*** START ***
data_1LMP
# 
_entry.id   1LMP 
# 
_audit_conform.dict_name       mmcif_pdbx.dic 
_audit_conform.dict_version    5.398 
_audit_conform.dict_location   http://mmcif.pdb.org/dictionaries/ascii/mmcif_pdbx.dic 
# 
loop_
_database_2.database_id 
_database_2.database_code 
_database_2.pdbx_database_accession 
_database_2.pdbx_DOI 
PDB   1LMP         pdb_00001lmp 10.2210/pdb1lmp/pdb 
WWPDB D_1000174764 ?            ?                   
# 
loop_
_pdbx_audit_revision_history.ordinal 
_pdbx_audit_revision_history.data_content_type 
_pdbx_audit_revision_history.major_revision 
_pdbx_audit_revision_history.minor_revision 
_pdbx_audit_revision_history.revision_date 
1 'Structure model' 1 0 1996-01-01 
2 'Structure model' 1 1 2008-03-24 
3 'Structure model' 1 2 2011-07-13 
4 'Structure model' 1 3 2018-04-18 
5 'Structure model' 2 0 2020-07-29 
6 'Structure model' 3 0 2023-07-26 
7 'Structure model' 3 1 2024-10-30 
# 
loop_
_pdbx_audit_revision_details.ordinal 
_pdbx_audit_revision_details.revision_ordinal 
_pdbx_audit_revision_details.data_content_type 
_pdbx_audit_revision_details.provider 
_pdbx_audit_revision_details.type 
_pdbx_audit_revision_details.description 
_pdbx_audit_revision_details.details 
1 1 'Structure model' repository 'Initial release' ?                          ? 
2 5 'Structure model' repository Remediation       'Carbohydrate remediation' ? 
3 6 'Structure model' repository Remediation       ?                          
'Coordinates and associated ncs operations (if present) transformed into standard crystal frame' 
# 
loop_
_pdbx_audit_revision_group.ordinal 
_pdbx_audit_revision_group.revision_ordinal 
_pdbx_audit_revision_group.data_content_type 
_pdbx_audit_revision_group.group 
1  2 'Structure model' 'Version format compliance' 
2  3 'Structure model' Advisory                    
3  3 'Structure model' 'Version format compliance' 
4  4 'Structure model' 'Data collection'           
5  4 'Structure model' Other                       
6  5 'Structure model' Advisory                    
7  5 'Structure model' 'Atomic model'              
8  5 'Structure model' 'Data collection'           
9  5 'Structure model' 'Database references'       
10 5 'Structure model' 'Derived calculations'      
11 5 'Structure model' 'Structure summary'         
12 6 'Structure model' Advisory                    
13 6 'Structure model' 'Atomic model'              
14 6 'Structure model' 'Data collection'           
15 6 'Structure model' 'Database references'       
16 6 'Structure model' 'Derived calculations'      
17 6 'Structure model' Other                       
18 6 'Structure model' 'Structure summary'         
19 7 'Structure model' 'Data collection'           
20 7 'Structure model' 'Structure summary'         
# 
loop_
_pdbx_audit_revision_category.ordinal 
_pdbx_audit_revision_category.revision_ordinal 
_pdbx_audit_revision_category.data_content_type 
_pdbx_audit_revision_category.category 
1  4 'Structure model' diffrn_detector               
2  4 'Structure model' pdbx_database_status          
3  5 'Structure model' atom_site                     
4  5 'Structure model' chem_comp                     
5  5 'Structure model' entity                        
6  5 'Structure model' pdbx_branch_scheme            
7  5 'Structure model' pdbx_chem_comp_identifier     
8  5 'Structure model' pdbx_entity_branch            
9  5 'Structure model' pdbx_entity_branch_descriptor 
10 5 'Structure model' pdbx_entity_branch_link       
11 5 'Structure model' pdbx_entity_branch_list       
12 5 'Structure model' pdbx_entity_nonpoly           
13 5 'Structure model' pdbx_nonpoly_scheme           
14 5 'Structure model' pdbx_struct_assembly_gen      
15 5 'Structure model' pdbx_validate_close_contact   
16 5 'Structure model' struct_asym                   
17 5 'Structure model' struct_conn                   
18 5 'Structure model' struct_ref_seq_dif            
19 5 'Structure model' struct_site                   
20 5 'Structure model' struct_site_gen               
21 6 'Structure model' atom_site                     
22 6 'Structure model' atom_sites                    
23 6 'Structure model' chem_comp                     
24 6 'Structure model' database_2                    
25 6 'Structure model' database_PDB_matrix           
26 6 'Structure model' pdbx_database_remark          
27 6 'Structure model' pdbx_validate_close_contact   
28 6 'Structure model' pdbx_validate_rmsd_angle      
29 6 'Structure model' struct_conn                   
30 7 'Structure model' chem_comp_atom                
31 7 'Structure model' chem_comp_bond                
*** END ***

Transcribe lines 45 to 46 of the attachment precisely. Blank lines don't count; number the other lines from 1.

_pdbx_audit_revision_group.ordinal 
_pdbx_audit_revision_group.revision_ordinal 